Those who are generally supportive of Thompson's efforts to improve the district are District 5 candidates John Tokarski of Glenwood, Hochberg of Squirrel Hill and Murray. Board President Alex Matthews of Stanton Heights, who is running for re-election in District 3, is Thompson's strongest supporter among the candidates.

Board member Evelyn Neiser of Sheraden, who is seeking re-election in District 9, and Donna McManus of Carrick, who is running in District 7, said they have disagreed with some of Thompson's proposals.

But they believe it's in the best interest of the district to give him more time to do his job rather than put the city schools through the upheaval of another superintendent search.

Though they've criticized him, candidates who said they would reserve judgment on Thompson were Ora Lee Carroll of Larimer and Andrew Munz of Bloomfield, both of whom are running in District 3; Theresa Colaizzi of Greenfield in District 5; and Floyd McCrea of Observatory Hill in District 9.

Erin Connolly of the South Side, who also is running in District 5, and Debora Whitfield of Sheraden in District 9, offered no opinion of the superintendent.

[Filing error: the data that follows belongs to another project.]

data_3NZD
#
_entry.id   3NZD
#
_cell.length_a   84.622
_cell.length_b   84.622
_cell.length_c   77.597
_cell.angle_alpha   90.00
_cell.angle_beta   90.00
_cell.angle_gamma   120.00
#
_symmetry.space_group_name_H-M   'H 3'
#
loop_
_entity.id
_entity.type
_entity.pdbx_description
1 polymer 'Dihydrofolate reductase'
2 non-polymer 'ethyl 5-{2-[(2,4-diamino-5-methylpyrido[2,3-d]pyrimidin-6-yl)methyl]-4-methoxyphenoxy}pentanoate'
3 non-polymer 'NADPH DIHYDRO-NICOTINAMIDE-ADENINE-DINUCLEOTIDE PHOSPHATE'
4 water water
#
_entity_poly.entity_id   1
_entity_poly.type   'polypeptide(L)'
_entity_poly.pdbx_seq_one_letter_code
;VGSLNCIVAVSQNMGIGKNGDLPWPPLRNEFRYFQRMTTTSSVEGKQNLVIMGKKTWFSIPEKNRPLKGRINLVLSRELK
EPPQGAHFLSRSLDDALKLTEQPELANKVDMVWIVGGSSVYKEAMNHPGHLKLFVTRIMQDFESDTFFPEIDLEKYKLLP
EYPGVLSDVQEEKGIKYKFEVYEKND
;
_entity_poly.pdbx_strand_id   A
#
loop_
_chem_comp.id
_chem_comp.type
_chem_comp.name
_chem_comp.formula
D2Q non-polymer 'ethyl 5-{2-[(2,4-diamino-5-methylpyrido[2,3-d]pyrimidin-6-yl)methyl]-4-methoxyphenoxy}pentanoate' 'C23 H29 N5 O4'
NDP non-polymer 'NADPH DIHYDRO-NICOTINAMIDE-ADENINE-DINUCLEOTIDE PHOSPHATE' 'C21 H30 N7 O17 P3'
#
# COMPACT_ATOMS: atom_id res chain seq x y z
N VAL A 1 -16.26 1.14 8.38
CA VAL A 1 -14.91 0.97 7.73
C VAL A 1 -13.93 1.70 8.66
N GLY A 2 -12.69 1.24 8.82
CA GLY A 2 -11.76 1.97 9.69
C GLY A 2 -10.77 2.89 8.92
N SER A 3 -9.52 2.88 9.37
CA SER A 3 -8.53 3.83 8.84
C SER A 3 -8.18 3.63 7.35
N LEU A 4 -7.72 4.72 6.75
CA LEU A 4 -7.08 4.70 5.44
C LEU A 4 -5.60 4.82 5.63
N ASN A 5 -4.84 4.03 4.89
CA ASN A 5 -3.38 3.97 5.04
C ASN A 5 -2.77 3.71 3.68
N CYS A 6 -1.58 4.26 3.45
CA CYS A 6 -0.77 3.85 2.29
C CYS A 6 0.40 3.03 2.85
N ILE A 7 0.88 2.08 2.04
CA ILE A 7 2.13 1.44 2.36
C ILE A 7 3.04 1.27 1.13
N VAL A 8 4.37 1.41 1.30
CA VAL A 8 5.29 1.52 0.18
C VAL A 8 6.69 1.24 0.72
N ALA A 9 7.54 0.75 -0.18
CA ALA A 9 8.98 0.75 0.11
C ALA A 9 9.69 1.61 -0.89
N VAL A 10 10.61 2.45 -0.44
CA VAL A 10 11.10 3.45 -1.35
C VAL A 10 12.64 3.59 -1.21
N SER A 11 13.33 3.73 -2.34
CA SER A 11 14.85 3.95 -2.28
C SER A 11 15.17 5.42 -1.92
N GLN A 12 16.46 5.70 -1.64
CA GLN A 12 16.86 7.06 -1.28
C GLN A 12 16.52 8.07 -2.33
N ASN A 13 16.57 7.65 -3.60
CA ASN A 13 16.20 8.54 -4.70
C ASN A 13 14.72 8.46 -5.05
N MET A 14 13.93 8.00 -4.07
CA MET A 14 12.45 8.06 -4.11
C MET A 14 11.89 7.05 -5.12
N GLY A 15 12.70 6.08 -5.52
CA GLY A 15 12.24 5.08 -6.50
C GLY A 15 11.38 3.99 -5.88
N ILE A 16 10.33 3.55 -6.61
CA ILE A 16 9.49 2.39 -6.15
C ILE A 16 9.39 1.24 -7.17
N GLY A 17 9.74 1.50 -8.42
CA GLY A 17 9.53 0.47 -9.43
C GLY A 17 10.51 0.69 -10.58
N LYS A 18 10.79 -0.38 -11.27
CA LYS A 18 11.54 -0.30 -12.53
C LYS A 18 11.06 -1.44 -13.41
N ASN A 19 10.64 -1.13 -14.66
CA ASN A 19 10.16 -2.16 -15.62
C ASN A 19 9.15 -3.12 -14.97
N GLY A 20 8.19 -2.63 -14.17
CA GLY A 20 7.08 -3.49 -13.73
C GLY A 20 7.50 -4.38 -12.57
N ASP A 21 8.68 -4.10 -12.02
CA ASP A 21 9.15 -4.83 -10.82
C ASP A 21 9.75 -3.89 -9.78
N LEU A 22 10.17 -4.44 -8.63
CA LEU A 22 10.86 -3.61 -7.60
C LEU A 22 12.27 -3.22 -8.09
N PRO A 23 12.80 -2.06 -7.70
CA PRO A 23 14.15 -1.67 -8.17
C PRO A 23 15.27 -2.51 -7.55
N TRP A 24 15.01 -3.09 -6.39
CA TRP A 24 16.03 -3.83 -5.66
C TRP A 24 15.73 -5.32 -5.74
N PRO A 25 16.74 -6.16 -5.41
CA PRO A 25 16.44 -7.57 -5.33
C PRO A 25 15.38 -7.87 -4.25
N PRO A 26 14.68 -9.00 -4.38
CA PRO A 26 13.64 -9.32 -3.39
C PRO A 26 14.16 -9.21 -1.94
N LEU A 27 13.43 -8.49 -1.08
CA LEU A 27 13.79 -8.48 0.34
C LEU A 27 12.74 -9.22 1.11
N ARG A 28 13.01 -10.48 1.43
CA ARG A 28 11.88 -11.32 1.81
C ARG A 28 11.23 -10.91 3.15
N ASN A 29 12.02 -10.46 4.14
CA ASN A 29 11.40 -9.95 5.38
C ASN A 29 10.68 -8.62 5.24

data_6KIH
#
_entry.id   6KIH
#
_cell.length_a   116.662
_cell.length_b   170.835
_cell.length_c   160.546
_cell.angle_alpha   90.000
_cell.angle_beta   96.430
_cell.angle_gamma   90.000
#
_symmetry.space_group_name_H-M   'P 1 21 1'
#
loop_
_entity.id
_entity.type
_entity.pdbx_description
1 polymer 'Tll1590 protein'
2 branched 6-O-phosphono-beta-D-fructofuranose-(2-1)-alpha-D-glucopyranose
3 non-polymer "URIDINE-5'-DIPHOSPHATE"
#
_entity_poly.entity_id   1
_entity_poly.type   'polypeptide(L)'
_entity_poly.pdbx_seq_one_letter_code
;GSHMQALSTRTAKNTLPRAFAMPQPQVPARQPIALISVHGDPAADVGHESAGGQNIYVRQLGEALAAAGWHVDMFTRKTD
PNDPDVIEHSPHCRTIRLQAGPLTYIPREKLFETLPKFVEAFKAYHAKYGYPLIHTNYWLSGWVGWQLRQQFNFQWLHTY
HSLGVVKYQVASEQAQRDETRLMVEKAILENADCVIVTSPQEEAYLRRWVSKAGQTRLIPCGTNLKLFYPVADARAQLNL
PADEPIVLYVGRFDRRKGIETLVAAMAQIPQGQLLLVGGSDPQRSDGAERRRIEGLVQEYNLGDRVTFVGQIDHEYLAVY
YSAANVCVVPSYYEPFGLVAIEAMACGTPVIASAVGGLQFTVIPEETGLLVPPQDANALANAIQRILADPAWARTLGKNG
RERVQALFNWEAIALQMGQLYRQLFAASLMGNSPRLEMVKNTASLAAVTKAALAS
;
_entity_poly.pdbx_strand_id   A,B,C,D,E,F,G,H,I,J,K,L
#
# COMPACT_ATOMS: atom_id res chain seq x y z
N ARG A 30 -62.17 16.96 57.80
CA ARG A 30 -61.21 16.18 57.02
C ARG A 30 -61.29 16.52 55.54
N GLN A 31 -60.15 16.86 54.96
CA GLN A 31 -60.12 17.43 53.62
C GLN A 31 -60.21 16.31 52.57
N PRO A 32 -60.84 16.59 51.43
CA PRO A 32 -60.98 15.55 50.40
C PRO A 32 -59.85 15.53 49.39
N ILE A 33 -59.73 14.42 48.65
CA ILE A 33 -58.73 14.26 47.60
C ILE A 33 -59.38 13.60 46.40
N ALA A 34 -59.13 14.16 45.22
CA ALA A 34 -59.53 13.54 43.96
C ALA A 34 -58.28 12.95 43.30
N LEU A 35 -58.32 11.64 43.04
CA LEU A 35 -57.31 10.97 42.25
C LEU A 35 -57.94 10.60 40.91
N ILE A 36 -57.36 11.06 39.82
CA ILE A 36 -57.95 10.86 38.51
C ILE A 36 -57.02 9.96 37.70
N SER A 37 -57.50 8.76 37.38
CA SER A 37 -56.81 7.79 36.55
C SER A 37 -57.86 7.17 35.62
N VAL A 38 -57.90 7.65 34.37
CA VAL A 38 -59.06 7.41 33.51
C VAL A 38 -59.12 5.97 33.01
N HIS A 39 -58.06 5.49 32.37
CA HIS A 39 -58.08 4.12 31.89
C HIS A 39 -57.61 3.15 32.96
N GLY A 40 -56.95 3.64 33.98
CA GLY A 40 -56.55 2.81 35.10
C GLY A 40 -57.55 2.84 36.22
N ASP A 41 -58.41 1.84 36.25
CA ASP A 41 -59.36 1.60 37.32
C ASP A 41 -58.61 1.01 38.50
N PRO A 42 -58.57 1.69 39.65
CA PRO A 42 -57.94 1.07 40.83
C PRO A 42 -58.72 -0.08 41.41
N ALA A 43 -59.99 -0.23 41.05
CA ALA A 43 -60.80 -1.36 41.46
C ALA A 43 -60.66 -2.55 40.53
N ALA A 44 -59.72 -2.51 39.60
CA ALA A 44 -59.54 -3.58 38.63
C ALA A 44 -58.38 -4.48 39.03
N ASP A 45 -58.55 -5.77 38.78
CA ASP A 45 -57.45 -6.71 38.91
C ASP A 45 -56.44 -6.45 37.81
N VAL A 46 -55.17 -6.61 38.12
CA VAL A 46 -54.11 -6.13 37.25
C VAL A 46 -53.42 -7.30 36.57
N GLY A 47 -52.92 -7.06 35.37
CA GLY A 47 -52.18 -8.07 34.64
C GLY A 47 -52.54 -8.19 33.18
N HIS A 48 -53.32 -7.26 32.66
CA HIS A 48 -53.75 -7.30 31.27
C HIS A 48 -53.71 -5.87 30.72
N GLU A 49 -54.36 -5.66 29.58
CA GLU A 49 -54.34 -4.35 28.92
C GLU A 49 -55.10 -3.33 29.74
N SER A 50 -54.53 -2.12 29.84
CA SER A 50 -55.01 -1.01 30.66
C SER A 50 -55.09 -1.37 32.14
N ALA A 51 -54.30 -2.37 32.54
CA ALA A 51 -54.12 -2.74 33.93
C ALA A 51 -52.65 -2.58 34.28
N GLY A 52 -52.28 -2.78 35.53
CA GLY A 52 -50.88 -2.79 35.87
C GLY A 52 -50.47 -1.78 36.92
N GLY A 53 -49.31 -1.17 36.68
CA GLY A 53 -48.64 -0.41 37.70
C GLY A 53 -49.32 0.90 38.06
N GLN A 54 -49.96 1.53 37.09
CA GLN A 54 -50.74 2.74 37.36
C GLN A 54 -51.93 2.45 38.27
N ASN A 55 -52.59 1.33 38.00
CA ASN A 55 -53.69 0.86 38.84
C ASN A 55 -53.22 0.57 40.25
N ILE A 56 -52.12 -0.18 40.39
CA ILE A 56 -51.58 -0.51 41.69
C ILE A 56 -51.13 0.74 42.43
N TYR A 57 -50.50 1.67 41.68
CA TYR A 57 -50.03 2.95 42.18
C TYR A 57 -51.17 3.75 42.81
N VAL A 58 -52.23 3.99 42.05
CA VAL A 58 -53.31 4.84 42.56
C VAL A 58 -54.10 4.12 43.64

Thompson's most vocal critic among the candidates is District 7 incumbent Jean Fink of Carrick, who has gone so far as to say that she wouldn't rule out voting to buy out his contract. Although never a fan of Thompson's, Fink was especially angered by his recommendations for closing schools and raising taxes to balance this year's budget.

Joining her in opposing the school closings, tax increases or both were Carroll, Colaizzi, Connolly, Neiser, McCrea, Munz and Whitfield.

Matthews, Hochberg and Murray were generally supportive of the budget, saying it's needed to help eliminate a $36.5 million deficit.

McManus has said she believes the school closings might have been warranted but she needed more information before offering an opinion about the tax increases. Tokarski said he needed more information about the budget before commenting on it.

The candidates in contested races have steered clear of attacking each other directly, though almost all of those seeking office for the first time have said current board members appear to focus more on politics than on educational issues.

The challengers have not been subject to much criticism, even though Carroll has a criminal background. Several years ago, she shot her ex-husband during an argument, and she served five years' probation for shooting a man who became her son-in-law.

She faces a June 11 hearing before Common Pleas Judge Kathleen Durkin on domestic violence charges. After her 11-year-old granddaughter was treated at Children's Hospital last year for welts on her back, the girl told police that Carroll had beaten her with a stick.

Carroll, who is well-known for efforts to beautify her neighborhood and rid it of crime, drugs and gangs, referred questions about the recent case to her attorney Patrick Thomassey, who declined comment because the case is coming to trial.

As for the earlier incidents, she said "people know what I'm about and what I've done in the community."